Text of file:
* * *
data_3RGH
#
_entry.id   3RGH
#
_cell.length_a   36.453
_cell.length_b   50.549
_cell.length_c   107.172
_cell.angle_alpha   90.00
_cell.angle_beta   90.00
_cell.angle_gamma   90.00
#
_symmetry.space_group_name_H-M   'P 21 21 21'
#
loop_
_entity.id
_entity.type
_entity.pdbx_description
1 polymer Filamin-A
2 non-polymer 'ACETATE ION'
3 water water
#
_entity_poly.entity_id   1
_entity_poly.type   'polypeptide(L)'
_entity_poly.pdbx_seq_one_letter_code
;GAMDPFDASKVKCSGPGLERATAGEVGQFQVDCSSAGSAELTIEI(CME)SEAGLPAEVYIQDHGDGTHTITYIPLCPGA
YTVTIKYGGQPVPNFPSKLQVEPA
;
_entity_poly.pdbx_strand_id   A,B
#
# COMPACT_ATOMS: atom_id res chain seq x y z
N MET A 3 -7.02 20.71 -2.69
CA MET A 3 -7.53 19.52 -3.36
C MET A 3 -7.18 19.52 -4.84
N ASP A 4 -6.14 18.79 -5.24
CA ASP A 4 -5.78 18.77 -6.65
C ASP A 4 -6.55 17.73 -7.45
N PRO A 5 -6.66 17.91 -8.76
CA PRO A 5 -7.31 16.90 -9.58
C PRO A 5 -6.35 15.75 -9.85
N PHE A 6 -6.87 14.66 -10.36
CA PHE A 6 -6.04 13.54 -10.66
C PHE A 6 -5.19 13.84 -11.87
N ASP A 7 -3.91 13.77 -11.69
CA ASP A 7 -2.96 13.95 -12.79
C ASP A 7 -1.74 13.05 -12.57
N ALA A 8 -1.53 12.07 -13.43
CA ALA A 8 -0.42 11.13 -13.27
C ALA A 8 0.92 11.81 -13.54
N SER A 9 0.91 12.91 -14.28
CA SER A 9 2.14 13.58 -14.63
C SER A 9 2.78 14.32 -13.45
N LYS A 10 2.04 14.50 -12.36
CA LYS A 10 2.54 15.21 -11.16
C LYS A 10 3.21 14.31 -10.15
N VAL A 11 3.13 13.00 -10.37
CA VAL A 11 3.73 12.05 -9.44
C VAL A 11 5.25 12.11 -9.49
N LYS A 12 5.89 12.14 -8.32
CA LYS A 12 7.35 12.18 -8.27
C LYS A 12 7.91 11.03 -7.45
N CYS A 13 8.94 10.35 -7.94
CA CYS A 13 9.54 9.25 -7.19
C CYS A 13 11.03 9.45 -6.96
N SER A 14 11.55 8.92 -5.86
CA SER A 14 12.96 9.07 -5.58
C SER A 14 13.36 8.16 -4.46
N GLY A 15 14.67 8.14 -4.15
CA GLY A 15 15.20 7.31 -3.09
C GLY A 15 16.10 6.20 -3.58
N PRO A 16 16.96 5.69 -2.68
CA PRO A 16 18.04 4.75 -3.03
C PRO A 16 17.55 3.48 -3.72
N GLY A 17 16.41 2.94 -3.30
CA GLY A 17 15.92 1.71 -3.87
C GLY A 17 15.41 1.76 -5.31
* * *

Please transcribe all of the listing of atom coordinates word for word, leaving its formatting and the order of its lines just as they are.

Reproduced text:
data_3RGH
#
_entry.id   3RGH
#
_cell.length_a   36.453
_cell.length_b   50.549
_cell.length_c   107.172
_cell.angle_alpha   90.00
_cell.angle_beta   90.00
_cell.angle_gamma   90.00
#
_symmetry.space_group_name_H-M   'P 21 21 21'
#
loop_
_entity.id
_entity.type
_entity.pdbx_description
1 polymer Filamin-A
2 non-polymer 'ACETATE ION'
3 water water
#
_entity_poly.entity_id   1
_entity_poly.type   'polypeptide(L)'
_entity_poly.pdbx_seq_one_letter_code
;GAMDPFDASKVKCSGPGLERATAGEVGQFQVDCSSAGSAELTIEI(CME)SEAGLPAEVYIQDHGDGTHTITYIPLCPGA
YTVTIKYGGQPVPNFPSKLQVEPA
;
_entity_poly.pdbx_strand_id   A,B
#
# COMPACT_ATOMS: atom_id res chain seq x y z
N MET A 3 -7.02 20.71 -2.69
CA MET A 3 -7.53 19.52 -3.36
C MET A 3 -7.18 19.52 -4.84
N ASP A 4 -6.14 18.79 -5.24
CA ASP A 4 -5.78 18.77 -6.65
C ASP A 4 -6.55 17.73 -7.45
N PRO A 5 -6.66 17.91 -8.76
CA PRO A 5 -7.31 16.90 -9.58
C PRO A 5 -6.35 15.75 -9.85
N PHE A 6 -6.87 14.66 -10.36
CA PHE A 6 -6.04 13.54 -10.66
C PHE A 6 -5.19 13.84 -11.87
N ASP A 7 -3.91 13.77 -11.69
CA ASP A 7 -2.96 13.95 -12.79
C ASP A 7 -1.74 13.05 -12.57
N ALA A 8 -1.53 12.07 -13.43
CA ALA A 8 -0.42 11.13 -13.27
C ALA A 8 0.92 11.81 -13.54
N SER A 9 0.91 12.91 -14.28
CA SER A 9 2.14 13.58 -14.63
C SER A 9 2.78 14.32 -13.45
N LYS A 10 2.04 14.50 -12.36
CA LYS A 10 2.54 15.21 -11.16
C LYS A 10 3.21 14.31 -10.15
N VAL A 11 3.13 13.00 -10.37
CA VAL A 11 3.73 12.05 -9.44
C VAL A 11 5.25 12.11 -9.49
N LYS A 12 5.89 12.14 -8.32
CA LYS A 12 7.35 12.18 -8.27
C LYS A 12 7.91 11.03 -7.45
N CYS A 13 8.94 10.35 -7.94
CA CYS A 13 9.54 9.25 -7.19
C CYS A 13 11.03 9.45 -6.96
N SER A 14 11.55 8.92 -5.86
CA SER A 14 12.96 9.07 -5.58
C SER A 14 13.36 8.16 -4.46
N GLY A 15 14.67 8.14 -4.15
CA GLY A 15 15.20 7.31 -3.09
C GLY A 15 16.10 6.20 -3.58
N PRO A 16 16.96 5.69 -2.68
CA PRO A 16 18.04 4.75 -3.03
C PRO A 16 17.55 3.48 -3.72
N GLY A 17 16.41 2.94 -3.30
CA GLY A 17 15.92 1.71 -3.87
C GLY A 17 15.41 1.76 -5.31